On November 18, 2010, the Senate Judiciary Committee unanimously approved COICA, a legislation that, if passed by the full Congress and signed by the President, would allow the Attorney General to commence a legal action to obtain injunction against the domain name of any website suspected of infringing copyrights or trademarks. It would also allow Attorney General to ban credit card companies from processing US payments to the website and forbid online ad networks from working with the website.
In particular, the Act would allow the Attorney General to seek a temporary restraining order, preliminary or permanent injunction against a domain name used by a website if the domain name is used by the website “dedicated to infringing activities”, i.e., if the website is “primarily designed, has no demonstrable commercially significant purpose or use other than, or is marketed by its operator, or by a person acting in concert with the operator, to" infringe copyrights or trademarks and such infringing activities, if taken together, are "central to the activity” of the website. The definition is extremely broad and is met if the website includes "a link or aggregated links to other sites or Internet resources for obtaining access to” infringing products or services.
The injunctive relief can be obtained against the domain name registrar where the website is registered, the domain name registry which maintains the database of names for the target website’s domain, and any of the service provides or operators of network linked to the Internet. If the injunctive relief is obtained, the domain registrar, registry or service operator must suspend operation of the domain name, but can petition the court for relief from such order.
When initiating a legal action, the Attorney General must notify the domain registrant of the alleged violation and its intent to obtain injunction, as well as publish a notice of the action once the injunction is obtained.
The Act also gives the Attorney General the right to keep a list of websites that meet the definition of “dedicated to infringing activities” but which have not been the subject of suspension. A website owner would have to bring an action against the Attorney General in federal court to be considered for removal from such list.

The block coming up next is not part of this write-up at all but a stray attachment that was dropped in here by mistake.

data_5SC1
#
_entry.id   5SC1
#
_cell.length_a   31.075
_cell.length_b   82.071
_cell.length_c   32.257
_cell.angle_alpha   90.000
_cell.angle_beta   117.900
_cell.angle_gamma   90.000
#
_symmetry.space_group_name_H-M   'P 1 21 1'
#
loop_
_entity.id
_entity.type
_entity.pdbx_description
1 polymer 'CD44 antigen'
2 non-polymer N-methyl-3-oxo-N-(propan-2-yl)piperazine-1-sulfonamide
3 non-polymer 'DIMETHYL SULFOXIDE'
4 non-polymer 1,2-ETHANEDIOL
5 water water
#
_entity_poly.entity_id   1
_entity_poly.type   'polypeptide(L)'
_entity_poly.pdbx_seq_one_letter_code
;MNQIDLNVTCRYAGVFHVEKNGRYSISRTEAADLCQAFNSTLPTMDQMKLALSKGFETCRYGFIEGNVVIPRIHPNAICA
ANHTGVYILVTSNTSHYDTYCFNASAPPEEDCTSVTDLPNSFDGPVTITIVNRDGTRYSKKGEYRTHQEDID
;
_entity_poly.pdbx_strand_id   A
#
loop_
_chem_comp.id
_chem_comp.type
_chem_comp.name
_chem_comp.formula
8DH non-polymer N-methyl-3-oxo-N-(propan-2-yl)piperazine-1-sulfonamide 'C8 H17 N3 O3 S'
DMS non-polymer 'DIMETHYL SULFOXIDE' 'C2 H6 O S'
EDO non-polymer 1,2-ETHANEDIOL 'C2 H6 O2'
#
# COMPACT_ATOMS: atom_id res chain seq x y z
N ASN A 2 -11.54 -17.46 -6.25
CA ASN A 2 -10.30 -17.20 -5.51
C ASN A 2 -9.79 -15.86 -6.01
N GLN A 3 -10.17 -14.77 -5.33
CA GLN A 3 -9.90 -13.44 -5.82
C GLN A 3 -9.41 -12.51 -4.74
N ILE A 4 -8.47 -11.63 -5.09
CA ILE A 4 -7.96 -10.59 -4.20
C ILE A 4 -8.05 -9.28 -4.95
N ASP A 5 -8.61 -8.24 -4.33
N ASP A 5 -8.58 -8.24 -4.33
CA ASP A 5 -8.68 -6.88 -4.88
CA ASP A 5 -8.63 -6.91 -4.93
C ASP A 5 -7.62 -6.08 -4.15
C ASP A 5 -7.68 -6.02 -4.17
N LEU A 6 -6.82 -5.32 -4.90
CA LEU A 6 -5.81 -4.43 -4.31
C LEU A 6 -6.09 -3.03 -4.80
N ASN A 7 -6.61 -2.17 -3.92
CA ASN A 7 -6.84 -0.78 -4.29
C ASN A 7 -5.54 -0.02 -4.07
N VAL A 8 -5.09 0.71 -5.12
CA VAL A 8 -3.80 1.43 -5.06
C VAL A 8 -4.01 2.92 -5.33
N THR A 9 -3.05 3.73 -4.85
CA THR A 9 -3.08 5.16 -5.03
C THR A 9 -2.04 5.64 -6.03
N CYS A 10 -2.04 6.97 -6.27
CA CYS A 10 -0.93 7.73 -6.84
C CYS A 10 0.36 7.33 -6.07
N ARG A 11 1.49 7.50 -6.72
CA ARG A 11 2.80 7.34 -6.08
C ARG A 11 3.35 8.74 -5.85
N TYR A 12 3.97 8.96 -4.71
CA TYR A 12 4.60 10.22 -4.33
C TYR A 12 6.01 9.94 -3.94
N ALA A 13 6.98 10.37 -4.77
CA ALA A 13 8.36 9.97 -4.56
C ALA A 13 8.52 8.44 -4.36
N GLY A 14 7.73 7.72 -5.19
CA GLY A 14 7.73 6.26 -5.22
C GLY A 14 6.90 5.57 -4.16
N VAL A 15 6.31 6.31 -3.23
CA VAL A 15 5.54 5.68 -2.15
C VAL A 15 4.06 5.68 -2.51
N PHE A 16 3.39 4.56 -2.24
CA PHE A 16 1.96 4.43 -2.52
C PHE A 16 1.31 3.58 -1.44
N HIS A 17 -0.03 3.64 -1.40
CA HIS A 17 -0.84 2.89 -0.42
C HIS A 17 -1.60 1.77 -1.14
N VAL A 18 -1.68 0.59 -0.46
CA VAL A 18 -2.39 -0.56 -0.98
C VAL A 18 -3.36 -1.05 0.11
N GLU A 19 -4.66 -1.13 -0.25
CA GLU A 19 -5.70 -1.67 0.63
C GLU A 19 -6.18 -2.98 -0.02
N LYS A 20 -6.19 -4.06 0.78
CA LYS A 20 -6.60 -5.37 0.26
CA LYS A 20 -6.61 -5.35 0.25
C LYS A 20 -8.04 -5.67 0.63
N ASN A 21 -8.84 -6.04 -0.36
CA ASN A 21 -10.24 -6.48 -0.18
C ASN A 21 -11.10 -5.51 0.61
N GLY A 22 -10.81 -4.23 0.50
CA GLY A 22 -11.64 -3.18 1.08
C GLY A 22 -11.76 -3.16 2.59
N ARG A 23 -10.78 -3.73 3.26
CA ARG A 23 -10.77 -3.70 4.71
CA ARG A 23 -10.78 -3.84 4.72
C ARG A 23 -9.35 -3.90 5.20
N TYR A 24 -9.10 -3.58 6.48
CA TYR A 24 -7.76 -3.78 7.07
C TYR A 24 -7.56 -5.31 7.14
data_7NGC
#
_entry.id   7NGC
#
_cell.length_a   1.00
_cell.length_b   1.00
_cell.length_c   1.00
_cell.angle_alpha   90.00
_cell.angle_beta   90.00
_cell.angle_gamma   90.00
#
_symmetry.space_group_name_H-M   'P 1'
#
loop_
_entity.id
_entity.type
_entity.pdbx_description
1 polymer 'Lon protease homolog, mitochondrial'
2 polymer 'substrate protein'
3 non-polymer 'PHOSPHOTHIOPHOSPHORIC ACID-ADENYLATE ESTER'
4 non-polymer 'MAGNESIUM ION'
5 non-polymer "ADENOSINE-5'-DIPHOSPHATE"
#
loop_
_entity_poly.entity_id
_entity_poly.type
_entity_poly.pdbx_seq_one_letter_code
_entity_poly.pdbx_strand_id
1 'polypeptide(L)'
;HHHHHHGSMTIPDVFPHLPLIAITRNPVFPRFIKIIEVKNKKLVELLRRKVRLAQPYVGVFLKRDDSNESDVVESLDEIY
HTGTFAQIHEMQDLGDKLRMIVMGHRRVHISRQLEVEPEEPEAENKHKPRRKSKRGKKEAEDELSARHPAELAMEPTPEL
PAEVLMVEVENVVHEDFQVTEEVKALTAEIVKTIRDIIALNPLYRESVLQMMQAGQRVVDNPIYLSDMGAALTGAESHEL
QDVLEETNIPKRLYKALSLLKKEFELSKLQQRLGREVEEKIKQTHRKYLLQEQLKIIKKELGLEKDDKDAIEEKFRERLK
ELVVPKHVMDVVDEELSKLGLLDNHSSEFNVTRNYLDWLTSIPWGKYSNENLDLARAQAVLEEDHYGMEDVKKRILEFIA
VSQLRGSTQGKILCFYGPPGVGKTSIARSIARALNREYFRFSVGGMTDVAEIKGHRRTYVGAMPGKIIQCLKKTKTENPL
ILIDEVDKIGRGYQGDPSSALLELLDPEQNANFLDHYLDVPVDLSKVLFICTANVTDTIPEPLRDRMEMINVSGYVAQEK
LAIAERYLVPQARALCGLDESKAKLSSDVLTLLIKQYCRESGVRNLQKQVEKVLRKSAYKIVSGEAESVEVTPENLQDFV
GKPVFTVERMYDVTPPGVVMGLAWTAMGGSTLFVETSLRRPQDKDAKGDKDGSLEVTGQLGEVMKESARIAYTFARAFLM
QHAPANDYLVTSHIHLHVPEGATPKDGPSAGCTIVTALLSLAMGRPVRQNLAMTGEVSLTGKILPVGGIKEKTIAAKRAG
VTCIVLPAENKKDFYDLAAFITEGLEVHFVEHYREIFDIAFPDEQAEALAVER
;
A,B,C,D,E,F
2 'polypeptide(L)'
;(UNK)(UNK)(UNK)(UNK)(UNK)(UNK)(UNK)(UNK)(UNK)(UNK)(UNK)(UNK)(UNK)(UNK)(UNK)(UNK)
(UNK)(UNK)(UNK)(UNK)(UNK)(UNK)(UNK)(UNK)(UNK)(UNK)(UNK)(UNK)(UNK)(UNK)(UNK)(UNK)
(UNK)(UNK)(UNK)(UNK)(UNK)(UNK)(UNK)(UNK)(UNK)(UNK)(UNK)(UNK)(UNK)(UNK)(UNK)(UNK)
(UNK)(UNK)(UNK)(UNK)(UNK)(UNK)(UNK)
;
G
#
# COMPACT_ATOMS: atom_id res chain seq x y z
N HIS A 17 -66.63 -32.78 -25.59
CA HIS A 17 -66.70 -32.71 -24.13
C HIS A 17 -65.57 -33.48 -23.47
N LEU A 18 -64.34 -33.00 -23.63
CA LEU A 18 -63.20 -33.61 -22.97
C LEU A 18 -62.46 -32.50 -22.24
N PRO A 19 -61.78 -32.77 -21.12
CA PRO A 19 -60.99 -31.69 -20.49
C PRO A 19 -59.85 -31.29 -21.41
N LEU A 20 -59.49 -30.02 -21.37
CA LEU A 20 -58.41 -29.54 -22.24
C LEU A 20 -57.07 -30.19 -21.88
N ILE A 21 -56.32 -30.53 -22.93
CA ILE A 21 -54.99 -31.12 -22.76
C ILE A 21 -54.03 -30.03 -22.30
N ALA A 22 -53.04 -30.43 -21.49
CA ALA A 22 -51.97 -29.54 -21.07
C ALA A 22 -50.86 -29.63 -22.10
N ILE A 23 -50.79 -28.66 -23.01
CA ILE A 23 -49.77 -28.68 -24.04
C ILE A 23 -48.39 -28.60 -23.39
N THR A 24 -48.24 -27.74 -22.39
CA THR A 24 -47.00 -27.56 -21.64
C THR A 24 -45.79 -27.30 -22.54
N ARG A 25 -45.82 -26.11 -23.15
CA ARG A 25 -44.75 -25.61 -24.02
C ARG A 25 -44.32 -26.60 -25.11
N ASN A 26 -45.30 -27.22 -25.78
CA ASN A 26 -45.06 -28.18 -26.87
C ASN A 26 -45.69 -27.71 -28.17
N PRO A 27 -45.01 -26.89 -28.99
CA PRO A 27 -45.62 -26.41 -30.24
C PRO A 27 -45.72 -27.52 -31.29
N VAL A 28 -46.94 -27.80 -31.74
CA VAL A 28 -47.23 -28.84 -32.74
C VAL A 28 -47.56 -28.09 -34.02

The Act has been subject to a lot of criticism. One such criticism is that the Act violates the freedom of speech protected by the First Amendment. (See Law Professors’ Letter in Opposition to S.3804, signed by 51 law professors, available at http://www.eff.org/files). Another important criticism raised by the Letter is that domain registrars, registries or service providers will have “no information whatsoever concerning the allegations regarding the presence of infringing content at the target websites because they have no relationship to the operators of those websites; they are therefore in no position, and they have no conceivable incentive, to contest those allegations. The Act contains no provisions designed to ensure that the persons actually responsible for the allegedly infringing content – the operators of the target websites – are even aware of the proceedings against them, let alone have been afforded any meaningful opportunity to contest the allegations in a true, adversarial proceeding.” Additional objections have been raised in a Letter from NetCoalition.com (which represents Amazon, Bloomberg, eBay, Google, IAC, Yahoo!, Wikipedia and others), dated November 15, 2010, available also at http://www.eff.org/files.
According to Wired.com, “COICA is the latest effort by Hollywood, the recording industry and the big media companies to stem the tidal wave of internet file sharing that has upended those industries and, they claim, cost them tens of billions of dollars over the last decade. The content companies have tried suing college students. They’ve tried suing internet startups. Now they want the federal government to act as their private security agents, policing the internet for suspected pirates before making them walk the digital plank.” (http://www.wired.com/epicenter/2010/11/coica-web-censorship-bill).
In conclusion, the Act, if passed, may not pass judicial scrutiny given constitutional concerns. Also, financial burden resulting from business interruption and legal fees for some (especially smaller or lesser known) websites could be astronomical. Finally, there are already civil and criminal remedies set in place by current trademark or copyright laws, - is there really a need for such radical measures?